|                                         |****##########|
|                                         |****##########|
|                                         |****##########|
+--+--+--+--+--+--+--+--+--+--+--+--+--+--+--+--+--+--+--+

Imagine that the astericks represent a new chunk. What if we allocated a second chunk?

+--+--+--+--+--+--+--+--+--+--+--+--+--+--+--+--+--+--+--+
|                                         |********######|
|                                         |********######|
|                                         |********######|
|                                         |********######|
+--+--+--+--+--+--+--+--+--+--+--+--+--+--+--+--+--+--+--+

Well, now you can’t discern the two chunks! What we need is some metadata: information about each chunk. What would be good to know about a chunk?

  • The size of the chunk
  • The chunk before it
  • The chunk after it
  • Is the chunk being used?

Let’s add metadata to our visual:

+--+--+--+--+--+--+--+--+--+--+--+--+--+--+--+--+--+--+--+
|                                     |$$****$$****######|
|                                     |$$****$$****######|
|                                     |$$****$$****######|
|                                     |$$****$$****######|
+--+--+--+--+--+--+--+--+--+--+--+--+--+--+--+--+--+--+--+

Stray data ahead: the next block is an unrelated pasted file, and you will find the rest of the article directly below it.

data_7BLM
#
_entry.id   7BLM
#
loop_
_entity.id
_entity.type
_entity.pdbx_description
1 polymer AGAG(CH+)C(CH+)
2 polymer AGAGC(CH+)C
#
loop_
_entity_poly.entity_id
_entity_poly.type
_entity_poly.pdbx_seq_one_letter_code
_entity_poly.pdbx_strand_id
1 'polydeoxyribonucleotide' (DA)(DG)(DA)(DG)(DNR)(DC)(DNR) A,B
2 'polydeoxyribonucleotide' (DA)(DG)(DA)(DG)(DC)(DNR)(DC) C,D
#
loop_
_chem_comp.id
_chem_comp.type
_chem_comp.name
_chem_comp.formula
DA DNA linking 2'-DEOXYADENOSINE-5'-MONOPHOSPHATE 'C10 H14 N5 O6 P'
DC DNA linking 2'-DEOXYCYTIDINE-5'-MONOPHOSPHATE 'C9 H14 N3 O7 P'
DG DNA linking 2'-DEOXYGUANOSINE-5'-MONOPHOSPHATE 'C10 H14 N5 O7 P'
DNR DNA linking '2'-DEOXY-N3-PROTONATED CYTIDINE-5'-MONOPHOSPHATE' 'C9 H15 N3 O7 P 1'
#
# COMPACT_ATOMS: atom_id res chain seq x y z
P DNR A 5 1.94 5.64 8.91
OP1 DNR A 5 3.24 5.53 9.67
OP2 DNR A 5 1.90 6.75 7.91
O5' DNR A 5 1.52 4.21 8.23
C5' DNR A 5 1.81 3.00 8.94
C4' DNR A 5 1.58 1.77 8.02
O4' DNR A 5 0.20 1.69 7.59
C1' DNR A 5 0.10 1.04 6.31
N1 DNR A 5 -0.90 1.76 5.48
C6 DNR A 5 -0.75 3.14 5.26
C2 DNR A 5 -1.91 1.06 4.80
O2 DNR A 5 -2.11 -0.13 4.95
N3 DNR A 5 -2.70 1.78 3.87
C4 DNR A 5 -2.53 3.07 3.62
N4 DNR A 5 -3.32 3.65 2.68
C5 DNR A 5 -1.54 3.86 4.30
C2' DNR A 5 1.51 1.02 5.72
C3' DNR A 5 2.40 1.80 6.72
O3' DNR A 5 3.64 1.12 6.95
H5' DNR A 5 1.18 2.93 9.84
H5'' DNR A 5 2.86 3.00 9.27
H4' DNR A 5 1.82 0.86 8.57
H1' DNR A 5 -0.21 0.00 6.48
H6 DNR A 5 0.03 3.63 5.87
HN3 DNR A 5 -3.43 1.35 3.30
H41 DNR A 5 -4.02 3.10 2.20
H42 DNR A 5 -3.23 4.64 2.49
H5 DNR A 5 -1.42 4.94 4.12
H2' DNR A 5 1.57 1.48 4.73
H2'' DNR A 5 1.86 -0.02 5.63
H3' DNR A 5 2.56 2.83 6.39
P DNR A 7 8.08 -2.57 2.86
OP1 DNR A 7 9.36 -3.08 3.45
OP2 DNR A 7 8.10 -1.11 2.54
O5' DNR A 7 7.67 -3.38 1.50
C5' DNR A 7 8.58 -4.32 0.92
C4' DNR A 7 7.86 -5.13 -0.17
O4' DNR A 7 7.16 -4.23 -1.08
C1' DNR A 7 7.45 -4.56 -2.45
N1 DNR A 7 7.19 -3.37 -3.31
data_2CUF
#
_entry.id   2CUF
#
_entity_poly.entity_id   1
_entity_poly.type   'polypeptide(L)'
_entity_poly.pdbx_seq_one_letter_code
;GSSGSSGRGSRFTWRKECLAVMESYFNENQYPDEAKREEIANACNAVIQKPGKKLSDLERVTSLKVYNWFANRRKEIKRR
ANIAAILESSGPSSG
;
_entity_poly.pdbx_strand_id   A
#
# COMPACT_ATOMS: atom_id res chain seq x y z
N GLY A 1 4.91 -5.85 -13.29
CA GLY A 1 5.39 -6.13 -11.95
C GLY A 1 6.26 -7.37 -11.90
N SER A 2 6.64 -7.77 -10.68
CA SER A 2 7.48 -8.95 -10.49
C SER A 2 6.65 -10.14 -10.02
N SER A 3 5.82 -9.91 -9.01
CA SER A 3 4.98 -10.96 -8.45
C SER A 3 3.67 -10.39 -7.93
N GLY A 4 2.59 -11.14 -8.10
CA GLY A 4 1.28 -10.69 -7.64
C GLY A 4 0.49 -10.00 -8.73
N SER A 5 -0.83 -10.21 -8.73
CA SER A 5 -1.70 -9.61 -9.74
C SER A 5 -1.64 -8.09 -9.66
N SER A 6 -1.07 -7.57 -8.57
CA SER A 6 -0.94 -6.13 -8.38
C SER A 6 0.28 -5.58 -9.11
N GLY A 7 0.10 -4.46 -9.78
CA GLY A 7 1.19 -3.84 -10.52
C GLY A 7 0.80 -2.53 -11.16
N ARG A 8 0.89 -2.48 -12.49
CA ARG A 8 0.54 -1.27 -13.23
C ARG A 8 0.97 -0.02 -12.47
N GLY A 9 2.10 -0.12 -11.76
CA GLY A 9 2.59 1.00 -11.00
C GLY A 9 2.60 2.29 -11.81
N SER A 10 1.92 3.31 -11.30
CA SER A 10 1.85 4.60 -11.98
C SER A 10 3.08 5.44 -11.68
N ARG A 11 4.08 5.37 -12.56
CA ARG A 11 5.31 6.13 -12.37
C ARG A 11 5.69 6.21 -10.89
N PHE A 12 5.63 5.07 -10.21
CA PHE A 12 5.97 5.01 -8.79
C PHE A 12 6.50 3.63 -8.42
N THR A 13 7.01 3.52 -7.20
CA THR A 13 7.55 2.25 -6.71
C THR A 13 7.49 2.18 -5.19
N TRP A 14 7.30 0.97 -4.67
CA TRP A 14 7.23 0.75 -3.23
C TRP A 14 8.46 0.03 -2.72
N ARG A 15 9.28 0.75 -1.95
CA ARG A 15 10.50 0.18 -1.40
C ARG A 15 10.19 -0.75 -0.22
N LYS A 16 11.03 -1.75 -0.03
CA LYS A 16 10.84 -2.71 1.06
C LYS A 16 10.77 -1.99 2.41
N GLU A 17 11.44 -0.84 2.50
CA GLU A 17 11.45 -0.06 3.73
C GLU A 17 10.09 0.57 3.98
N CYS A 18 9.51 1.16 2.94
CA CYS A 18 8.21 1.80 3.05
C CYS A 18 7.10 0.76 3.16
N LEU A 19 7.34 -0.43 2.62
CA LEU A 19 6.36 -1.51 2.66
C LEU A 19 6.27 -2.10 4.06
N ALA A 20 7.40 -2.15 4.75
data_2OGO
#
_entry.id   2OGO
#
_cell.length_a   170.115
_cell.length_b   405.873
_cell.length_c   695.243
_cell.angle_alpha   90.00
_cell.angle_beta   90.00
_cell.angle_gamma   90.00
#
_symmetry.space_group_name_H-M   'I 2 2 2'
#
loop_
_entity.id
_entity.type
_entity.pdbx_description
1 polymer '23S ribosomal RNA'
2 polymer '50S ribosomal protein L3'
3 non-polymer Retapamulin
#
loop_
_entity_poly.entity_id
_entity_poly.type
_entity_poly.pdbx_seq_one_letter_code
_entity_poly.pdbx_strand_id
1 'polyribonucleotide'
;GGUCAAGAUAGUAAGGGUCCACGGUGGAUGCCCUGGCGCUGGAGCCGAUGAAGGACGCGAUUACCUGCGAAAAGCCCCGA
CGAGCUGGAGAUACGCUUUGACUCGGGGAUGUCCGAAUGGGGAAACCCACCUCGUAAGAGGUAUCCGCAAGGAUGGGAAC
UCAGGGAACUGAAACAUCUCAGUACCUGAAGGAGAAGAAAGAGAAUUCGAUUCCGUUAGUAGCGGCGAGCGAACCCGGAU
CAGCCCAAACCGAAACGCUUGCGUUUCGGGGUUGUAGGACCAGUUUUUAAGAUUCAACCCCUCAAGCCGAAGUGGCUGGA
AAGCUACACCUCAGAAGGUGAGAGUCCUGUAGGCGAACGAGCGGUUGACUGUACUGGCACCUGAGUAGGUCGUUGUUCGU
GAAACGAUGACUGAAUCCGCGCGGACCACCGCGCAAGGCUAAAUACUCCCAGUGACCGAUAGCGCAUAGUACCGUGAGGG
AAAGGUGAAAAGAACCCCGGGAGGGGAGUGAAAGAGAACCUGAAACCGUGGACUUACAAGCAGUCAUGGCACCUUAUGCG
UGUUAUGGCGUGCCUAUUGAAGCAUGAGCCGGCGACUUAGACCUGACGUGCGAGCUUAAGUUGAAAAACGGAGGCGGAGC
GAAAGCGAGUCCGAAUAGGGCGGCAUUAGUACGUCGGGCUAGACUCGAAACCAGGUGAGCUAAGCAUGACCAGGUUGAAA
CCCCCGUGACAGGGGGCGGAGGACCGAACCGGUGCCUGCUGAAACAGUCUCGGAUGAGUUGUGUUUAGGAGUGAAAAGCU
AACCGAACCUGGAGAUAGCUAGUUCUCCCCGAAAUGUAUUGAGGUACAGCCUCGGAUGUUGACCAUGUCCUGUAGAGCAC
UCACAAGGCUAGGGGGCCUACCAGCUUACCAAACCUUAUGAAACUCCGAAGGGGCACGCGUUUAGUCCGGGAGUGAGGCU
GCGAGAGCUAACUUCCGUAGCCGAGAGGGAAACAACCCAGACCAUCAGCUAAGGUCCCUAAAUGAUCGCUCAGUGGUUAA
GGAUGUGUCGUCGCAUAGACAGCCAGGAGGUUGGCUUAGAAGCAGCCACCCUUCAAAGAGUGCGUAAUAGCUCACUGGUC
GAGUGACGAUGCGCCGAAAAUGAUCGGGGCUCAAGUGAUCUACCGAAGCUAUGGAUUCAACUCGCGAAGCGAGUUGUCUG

While we do have to use a little extra memory, we can now differentiate between chunks. This is the use of the struct _chunk.


Starting to code my_malloc.

Now it’s time to jump into my_malloc!

#include <stddef.h>
#include <stdio.h>
#include <unistd.h>
#include <stdlib.h> /* just for exit() */

#include "my-malloc.h"

_mem_session *_session = NULL;

Above are our inclusions. We also give _session a value of NULL, meaning that each time the program runs it has no _mem_session until we give it one.

void *my_malloc(size_t bytes) {

    /* Round up to nearest power of 2. */
    size_t cnt = (((bytes-1)>>2)<<2) + 4;

    if (_session == NULL) {
        _create_session();
    }

    _chunk *c = _find_free_chunk( cnt );

    // ...
}

As can be seen in the above code, the first thing we do is figure out how many bytes to allocate. I briefly mentioned that we want each chunk to store a number of bytes that is a multiple of 4. That formula is explained in [1].

Next, a session is created/initialized if none exist. This happens on the first call of my_malloc.

Last in the above snippet, _find_free_chunk is called to look for any existing free chunks that are large enough to hold cnt bytes.

A note on Free Chunks: As can be seen in [2], free chunks can and do exist. They are chunks that were previously allocated but were freed. They still exist in memory so as to be reused in the future. Thus, in the metadata of a chunk, we note if said chunk is a free chunk or not. Also, two free chunks cannot be adjacent. When there are two free chunks side-by-side in RAM (in this context: virtual memory), they are merged into one big chunk.

void *my_malloc(size_t bytes) {

    //...

    if (c == NULL) {

        void *ptr = sbrk(0);

        if ( brk(ptr + sizeof(_chunk) + cnt) < 0) {
            perror("couldn't allocate memory");
            exit(2);
        }

        c = (_chunk*)ptr;
        c->_chunk_sz = cnt;
        c->_free = NOT_FREE;

        c->prev = _session->_last_chunk;
        c->next = NULL;
        _session->_last_chunk = c;

        _session->_chunks_allocated++;